The sequester charade has gone on two years too long. Americans are sick of it. They want elected leaders to take action now to avoid ham-handed, across-the-board spending cuts on March 1.
Extreme partisanship, incompetence and kick-the-can politics have brought Congress and the nation to this point. Both parties, to varying degrees, share the blame.
Both parties agreed to the sequester as part of the Budget Control Act of 2011. It was intended as an incentive for the Joint Select Committee on Deficit Reduction to come to a deal to cut $1.5 trillion from the federal deficit over 10 years. Had this so-called supercommittee agreed on a plan that Congress passed in late 2011, then the sequester could have been averted.
Instead, the nation was allowed to edge closer to the "fiscal cliff" of Dec. 31, which was only avoided by a late deal that pushed the sequester to March 1.
Now the specter of automatic spending cuts is before us -- $85 billion this year and $1.2 trillion by 2021. They will fall heaviest on defense spending, domestic discretionary spending and Medicare, and they will be across the board, with no consideration of whether the cuts actually save money in the long run.
Cuts to defense spending, for instance, would cause the government to break contracts for the purchase of military hardware and maintenance. That forces the government to pay a penalty, which in some cases is equal to the cost of purchasing the equipment.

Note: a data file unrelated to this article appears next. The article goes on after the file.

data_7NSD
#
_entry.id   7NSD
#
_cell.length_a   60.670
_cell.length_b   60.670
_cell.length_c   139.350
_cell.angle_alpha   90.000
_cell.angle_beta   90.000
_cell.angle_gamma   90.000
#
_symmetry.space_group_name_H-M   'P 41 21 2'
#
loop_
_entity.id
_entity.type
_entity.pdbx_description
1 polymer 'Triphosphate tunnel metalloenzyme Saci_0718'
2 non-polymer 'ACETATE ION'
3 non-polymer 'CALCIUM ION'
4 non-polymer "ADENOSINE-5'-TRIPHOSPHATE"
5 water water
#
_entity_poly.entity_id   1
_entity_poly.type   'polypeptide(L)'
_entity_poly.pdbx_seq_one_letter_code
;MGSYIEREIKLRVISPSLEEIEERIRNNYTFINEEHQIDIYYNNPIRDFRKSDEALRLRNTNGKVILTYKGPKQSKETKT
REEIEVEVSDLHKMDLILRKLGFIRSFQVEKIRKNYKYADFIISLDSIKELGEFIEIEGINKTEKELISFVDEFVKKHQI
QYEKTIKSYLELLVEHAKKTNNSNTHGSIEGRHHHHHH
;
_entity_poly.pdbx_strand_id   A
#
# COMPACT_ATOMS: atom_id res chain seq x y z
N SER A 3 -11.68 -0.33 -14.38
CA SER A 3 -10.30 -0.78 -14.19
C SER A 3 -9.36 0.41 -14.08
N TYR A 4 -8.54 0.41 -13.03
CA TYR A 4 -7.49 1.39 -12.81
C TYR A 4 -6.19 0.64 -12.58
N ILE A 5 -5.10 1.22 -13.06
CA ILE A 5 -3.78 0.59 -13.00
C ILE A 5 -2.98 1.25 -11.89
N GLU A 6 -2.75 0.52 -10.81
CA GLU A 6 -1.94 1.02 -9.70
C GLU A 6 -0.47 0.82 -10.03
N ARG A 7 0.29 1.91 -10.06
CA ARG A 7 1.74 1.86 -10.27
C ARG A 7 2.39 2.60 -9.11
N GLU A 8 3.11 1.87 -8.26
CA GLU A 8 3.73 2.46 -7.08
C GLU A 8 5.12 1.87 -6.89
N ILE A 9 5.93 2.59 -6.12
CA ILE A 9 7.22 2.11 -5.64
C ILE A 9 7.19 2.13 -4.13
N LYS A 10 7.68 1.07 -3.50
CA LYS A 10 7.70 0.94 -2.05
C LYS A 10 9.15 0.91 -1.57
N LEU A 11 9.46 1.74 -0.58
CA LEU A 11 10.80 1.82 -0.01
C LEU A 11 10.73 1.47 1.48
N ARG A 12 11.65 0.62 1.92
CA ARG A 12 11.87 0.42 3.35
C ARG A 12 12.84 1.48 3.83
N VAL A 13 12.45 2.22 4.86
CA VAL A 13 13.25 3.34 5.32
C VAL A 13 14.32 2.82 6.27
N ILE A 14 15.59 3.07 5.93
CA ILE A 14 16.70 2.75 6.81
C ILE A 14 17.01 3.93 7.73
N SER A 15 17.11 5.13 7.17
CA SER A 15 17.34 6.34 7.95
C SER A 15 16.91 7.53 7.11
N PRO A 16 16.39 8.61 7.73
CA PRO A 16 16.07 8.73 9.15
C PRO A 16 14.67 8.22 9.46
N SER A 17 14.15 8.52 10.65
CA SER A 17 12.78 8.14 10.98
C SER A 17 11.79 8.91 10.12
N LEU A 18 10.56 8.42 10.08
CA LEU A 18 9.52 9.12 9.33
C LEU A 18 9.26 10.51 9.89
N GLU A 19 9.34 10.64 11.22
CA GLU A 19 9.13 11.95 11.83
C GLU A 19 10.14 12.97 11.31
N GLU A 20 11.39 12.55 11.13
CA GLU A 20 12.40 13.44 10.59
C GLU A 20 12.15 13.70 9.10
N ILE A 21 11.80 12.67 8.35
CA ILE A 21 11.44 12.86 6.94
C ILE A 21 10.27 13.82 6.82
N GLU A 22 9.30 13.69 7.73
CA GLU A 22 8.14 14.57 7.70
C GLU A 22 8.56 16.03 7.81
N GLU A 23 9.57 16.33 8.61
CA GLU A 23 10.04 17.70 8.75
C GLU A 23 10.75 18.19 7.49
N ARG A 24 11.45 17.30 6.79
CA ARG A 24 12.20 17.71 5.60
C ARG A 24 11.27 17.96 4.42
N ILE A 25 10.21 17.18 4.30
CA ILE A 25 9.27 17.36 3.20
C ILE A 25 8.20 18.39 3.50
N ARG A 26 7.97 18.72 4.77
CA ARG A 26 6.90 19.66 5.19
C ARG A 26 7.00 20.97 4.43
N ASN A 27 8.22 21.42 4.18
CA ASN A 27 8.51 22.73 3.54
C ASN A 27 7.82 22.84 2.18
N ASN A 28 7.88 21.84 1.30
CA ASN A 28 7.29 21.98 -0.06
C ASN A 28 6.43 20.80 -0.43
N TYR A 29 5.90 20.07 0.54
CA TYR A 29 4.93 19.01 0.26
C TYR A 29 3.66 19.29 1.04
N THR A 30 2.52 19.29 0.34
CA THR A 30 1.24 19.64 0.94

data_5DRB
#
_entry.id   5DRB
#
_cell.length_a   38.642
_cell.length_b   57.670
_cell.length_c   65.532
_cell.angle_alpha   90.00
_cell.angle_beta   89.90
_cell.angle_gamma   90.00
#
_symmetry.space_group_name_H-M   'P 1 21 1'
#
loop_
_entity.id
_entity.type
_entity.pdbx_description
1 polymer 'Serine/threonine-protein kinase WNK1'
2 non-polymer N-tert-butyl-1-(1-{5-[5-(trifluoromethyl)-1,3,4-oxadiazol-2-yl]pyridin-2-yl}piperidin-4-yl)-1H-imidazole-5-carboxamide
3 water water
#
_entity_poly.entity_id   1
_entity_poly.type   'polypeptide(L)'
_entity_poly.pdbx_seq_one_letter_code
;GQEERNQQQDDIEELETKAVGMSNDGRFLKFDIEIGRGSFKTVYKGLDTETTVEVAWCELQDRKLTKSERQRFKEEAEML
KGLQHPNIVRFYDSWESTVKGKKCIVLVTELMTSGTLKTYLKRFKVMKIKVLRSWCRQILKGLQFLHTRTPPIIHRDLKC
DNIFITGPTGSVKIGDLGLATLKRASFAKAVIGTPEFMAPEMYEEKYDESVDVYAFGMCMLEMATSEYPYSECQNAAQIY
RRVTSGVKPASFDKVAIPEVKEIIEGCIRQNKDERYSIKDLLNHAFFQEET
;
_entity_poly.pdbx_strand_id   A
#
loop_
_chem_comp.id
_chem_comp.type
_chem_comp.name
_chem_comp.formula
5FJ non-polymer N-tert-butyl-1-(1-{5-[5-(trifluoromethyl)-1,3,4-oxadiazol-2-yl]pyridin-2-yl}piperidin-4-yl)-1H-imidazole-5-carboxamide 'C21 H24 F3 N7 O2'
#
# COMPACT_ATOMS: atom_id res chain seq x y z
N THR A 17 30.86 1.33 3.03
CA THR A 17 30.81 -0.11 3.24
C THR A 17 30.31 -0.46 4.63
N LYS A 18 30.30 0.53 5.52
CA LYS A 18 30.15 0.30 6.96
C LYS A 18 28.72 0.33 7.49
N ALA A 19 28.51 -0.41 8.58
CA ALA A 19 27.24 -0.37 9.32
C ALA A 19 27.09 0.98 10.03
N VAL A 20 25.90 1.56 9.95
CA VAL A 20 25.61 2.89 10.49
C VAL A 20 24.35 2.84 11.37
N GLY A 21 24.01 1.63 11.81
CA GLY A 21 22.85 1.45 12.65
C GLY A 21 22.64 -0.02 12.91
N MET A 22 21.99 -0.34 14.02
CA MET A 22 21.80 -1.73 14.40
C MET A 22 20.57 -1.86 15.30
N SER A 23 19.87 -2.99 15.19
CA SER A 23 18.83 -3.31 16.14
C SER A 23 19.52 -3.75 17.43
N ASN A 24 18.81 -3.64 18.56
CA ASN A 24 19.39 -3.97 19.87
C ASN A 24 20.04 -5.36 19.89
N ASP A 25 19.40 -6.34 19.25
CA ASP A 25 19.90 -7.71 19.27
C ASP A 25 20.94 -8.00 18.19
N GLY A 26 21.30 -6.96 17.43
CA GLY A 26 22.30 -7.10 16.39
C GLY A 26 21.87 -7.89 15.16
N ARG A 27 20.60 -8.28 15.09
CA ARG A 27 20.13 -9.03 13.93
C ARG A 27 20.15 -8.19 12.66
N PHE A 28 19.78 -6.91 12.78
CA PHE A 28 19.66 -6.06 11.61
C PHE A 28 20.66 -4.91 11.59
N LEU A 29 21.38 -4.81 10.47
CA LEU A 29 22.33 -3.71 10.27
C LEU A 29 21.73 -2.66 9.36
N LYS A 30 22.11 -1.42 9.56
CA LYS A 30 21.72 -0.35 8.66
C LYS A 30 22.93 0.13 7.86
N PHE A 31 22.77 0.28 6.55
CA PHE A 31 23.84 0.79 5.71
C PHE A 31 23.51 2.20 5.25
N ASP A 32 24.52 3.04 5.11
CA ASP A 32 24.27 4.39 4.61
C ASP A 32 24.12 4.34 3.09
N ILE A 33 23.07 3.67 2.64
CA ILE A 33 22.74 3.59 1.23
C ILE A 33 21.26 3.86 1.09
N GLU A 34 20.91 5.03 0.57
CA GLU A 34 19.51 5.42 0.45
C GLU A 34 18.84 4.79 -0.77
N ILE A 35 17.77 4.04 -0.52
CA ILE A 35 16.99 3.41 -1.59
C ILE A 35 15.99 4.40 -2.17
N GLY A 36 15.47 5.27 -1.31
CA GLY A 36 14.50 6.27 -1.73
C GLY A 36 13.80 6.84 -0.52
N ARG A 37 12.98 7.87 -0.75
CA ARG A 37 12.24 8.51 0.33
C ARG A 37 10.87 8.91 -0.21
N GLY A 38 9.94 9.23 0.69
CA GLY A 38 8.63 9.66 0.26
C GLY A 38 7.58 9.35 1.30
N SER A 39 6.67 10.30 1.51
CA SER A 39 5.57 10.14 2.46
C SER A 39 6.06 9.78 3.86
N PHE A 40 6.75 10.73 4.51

To be sure, the world won't end if nothing happens by March 1. But don't believe the smug naysayers who say the sequester has been overblown. As the weeks roll on past March 1, the impacts of cuts could be significant, particularly in California.
Some groups are estimating that 225,000 jobs could be lost in the state, largely because of cuts to defense contractors. While that estimate might be on the high side, there is little doubt the sequester would jeopardize the fragile economic recovery in California and other states. Americans will feel the impact through reduced food safety inspections, reduced meals on wheels for the elderly, reduced preschool for poor families, closures to national parks campgrounds and other cuts to services.
And it all can be avoided relatively easily. Republicans must budge from their position that the cuts should fall almost exclusively to domestic spending, with no tax increases or impacts to defense spending and oil subsidies. Democrats have to give on their protection of certain domestic programs, particularly those favored by their friends in public sector labor unions. President Barack Obama has to be more specific about what kind of deal he would favor. The public is tiring of his reflexive behavior of "not wanting to negotiate in public."
Four people in a room could end this farce this week. Senate Majority Leader Harry Reid, House Speaker John Boehner, Senate Minority Leader Mitch McConnell and House Minority Leader Nancy Pelosi need to sit down and negotiate a compromise. Once they strike a deal, they must commit to confronting their respective caucuses and selling them on the package. The president should pressure both sides -- including congressional leaders of his party -- to make it happen. Let's put an end to this charade.